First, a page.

How did the child (from 4 to 8 years old) learn to defend his right?

Every child should be able to when called upon to be strong; He defends his right. teach your child when and how to stand up for his right; Of course, in such a way that there is a balance between his rights and the rights of others.

Children in particular are easily threatened by adults, but they also have the ability to stand up for themselves. Teach your child how to speak, how to stand up for themselves and even run away when necessary; It prepares him to stand up for himself when he is threatened or bullied.

Children from 2 to 5 years old

Usually when we talk about defense, we think of physical solutions. But standing up for yourself usually means being able to speak up for yourself.

If you teach a child between the ages of 2 and 5 that it’s okay to express their feelings, you’re telling them that their feelings and needs are important. Setting clear boundaries shows your child that life has rules that apply to everyone.

Groups where children play together are a great opportunity to learn to respect others, while the child can also express himself if necessary. Learning how to take turns, use things together, and stay away from a violent or selfish child can be the beginning of self-expression and self-defense.

It is not a good idea to force a young child to give up something they enjoy. A young child should not always give in to the demands of his playmates.

Hitting or kicking is normal among young children. However, teaching a child by turning away from another child who is naughty or saying things like “hy Stop!” It helps him get his point across without making the situation get worse. This will teach him that most of the time he can stand up for himself first with words or run away from the problem second.

Also, let your child know that it’s okay to talk to you about the things that are bothering him. Getting help from an adult is better than dealing with a selfish or bullying child.

Points to consider:

  •      Set clear boundaries and boundaries at home to show that life has rules.
  •      Let the child understand that it is normal to feel angry, upset and confused.
  •      A young child needs to learn to share his equipment with others, but on the other hand, he doesn’t always have to give up his turn or his equipment to someone else.
  •      Help your child get the right expressions ready to express themselves.


How did the child (from 4 to 8 years old) learn to defend his right?

Kindergarten children usually have a better understanding of their rights. If they feel forced, they can tell the truth. So it’s not a bad idea to teach them phrases like “I don’t like what you did, please don’t do it again” so that they can say it when necessary.

But children between the ages of 5 and 7 need more help in this area. Playing the role of a home bully can help them learn how to act when confronted with a bully. Exercising can eliminate some of their fear and anger.

Children between the ages of 8 and 9 are taught to stay away from “bullies”. Many schools offer anti-bullying or anti-violence training programs.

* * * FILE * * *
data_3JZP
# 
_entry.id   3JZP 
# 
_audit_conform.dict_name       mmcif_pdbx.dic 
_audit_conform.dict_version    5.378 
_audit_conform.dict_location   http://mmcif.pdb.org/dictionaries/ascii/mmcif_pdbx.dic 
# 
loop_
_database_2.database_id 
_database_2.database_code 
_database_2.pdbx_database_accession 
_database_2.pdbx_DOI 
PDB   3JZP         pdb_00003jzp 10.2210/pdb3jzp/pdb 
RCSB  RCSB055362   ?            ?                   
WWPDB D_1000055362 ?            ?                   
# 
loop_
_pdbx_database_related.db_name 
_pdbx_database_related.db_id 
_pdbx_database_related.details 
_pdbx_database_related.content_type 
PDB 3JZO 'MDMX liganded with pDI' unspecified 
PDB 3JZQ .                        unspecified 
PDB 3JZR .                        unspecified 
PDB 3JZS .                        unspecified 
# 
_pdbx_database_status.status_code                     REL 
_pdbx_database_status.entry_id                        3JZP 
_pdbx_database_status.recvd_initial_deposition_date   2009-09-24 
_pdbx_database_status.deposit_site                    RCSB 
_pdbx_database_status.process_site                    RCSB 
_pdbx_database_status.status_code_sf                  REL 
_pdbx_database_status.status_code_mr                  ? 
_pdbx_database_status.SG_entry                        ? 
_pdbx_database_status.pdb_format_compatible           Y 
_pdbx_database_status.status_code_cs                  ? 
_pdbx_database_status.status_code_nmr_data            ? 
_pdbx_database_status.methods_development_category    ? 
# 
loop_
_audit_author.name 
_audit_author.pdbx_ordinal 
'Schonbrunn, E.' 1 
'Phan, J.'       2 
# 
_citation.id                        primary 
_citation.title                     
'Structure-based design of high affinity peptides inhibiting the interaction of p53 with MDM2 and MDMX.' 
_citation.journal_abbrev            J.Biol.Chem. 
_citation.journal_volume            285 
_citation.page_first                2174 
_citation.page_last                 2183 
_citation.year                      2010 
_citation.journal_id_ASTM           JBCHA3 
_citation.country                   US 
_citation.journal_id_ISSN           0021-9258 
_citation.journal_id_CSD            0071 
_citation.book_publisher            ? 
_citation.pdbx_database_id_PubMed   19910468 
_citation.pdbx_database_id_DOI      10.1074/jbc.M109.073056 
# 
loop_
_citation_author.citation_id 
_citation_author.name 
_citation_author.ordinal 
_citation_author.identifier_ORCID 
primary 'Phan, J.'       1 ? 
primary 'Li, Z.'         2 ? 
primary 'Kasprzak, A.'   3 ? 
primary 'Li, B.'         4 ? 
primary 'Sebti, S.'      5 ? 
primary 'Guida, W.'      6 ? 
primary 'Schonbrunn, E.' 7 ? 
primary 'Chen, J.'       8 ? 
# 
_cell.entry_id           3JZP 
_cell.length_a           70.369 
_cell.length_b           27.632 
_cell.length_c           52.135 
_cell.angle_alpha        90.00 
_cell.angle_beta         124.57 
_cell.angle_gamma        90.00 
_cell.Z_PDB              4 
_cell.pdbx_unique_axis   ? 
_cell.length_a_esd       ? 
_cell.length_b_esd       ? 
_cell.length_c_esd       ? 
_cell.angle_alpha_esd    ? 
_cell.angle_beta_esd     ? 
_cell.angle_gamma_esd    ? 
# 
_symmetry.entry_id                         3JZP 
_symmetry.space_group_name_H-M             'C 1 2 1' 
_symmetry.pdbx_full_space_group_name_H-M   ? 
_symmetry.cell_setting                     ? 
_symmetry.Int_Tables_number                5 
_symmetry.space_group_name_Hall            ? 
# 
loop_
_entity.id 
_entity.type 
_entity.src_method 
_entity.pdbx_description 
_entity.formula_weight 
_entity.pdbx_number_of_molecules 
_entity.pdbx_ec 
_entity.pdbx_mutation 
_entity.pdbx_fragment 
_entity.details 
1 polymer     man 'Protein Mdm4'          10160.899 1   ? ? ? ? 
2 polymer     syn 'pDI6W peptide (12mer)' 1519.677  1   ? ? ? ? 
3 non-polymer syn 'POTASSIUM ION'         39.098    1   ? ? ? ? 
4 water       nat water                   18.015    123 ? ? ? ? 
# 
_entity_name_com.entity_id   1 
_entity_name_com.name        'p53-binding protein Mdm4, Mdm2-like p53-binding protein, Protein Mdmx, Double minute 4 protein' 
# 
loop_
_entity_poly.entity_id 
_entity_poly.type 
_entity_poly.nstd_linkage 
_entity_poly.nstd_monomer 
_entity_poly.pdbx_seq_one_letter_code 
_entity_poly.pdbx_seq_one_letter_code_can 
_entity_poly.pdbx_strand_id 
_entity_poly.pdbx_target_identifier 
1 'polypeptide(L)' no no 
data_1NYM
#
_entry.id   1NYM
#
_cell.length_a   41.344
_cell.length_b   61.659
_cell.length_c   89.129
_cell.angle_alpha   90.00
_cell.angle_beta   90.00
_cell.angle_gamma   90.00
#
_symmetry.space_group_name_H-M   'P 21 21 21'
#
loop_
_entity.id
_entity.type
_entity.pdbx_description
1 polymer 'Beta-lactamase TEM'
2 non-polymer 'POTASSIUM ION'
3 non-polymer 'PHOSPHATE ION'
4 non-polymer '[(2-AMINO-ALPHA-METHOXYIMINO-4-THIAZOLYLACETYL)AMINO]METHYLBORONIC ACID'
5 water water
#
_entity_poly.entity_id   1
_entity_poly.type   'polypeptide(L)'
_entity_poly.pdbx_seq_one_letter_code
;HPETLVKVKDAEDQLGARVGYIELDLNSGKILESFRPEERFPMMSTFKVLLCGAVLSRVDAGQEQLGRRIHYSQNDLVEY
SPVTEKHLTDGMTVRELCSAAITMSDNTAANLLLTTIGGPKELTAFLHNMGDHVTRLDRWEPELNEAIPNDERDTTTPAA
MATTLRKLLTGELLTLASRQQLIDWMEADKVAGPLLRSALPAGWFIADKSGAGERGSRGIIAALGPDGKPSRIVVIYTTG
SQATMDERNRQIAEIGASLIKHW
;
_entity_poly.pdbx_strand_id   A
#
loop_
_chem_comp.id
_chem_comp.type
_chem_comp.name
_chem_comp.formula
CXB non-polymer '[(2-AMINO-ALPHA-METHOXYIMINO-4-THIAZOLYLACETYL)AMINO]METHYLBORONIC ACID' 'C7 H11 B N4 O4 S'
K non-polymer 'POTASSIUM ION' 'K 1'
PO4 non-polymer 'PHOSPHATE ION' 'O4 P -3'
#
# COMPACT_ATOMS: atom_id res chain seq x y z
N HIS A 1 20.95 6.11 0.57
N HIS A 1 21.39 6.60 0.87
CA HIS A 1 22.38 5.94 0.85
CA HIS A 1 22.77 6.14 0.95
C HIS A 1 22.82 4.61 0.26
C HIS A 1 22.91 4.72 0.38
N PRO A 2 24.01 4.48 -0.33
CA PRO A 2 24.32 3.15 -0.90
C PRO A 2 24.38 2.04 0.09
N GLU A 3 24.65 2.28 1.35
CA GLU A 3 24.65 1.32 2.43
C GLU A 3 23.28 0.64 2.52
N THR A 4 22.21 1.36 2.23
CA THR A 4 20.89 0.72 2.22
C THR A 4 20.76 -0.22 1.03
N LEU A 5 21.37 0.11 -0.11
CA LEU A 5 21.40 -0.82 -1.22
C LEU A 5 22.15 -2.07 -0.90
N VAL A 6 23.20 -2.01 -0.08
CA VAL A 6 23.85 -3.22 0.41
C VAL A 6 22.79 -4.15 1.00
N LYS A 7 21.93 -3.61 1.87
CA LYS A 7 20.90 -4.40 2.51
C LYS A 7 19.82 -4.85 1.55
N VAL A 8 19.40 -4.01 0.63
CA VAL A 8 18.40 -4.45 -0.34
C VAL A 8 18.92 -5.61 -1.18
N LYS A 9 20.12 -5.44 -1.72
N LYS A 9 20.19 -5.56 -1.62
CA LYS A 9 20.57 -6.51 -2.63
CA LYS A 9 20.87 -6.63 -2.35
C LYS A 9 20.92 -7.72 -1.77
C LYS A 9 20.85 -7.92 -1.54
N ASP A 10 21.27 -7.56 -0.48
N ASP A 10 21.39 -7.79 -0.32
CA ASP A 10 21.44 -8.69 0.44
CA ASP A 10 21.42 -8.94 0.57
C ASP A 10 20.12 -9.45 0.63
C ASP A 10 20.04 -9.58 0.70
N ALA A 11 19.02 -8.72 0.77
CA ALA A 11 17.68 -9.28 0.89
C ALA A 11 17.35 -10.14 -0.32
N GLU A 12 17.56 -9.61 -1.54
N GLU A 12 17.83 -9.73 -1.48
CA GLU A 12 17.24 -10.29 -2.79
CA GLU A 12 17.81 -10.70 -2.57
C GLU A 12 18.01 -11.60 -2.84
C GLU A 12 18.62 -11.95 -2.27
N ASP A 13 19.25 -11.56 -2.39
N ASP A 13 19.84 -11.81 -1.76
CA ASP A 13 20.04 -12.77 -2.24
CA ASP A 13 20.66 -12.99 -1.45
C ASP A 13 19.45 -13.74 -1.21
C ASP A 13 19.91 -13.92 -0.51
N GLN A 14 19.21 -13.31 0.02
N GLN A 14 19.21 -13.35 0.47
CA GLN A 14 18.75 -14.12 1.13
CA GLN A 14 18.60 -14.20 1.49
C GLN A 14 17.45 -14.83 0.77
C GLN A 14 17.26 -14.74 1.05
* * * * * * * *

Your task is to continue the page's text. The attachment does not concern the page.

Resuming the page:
Usually, kids this age don’t show any of their problems. Let them know they can count on you whenever they can’t solve their problem. This approach demonstrates your confidence in your ability to overcome a challenge. Try to listen to their words and if they can get it right somewhere, show them that and praise them.

However, sometimes you may need your child’s help. If someone is constantly pulling branches and combs for him, the elders must intervene. Harassment or threatening behavior or words should never be ignored.

Finally, you may need to allow your child to use physical contact if talking does not resolve the issue.

You may like to read: Top 5 ways to prevent precocious puberty in children.

Points to consider:

  •      Continue to teach and practice verbal defense strategies.
  •      Stand up for your child if bullying or threatening behavior occurs.
  •      Let the child know that it is okay to consider physical fighting as a last resort.

Elementary children

Primary school children are more aware of their rights and the rights of others. They better understand who is right and where they should stand up for themselves. At this age, they can even stand up for the right of an oppressed person and, if possible, do something to prevent conflict.

Finally, based on what they have seen before and a better understanding of cause and effect, children will have more problems at school and be less threatened.

If you see your child being victimized more often than usual, it may be best to introduce them to a martial arts or self-defense class for kids. They most likely will never have to use it, but knowing they know how to stand up for themselves physically gives them confidence. Learning martial arts can be a fun and enjoyable family activity that empowers a child at the same time.

Finally, if the problem persists or your child’s fear does not go away, be sure to talk to teachers or other school staff. In addition, remember that your child at this age still needs your supervision.

Points to consider:

  •      Children will create a safe area for themselves with children who look like them.
  •      Enroll them in martial arts or take a family self-defense course.
  •      Listen to your child’s pain and support him if necessary.

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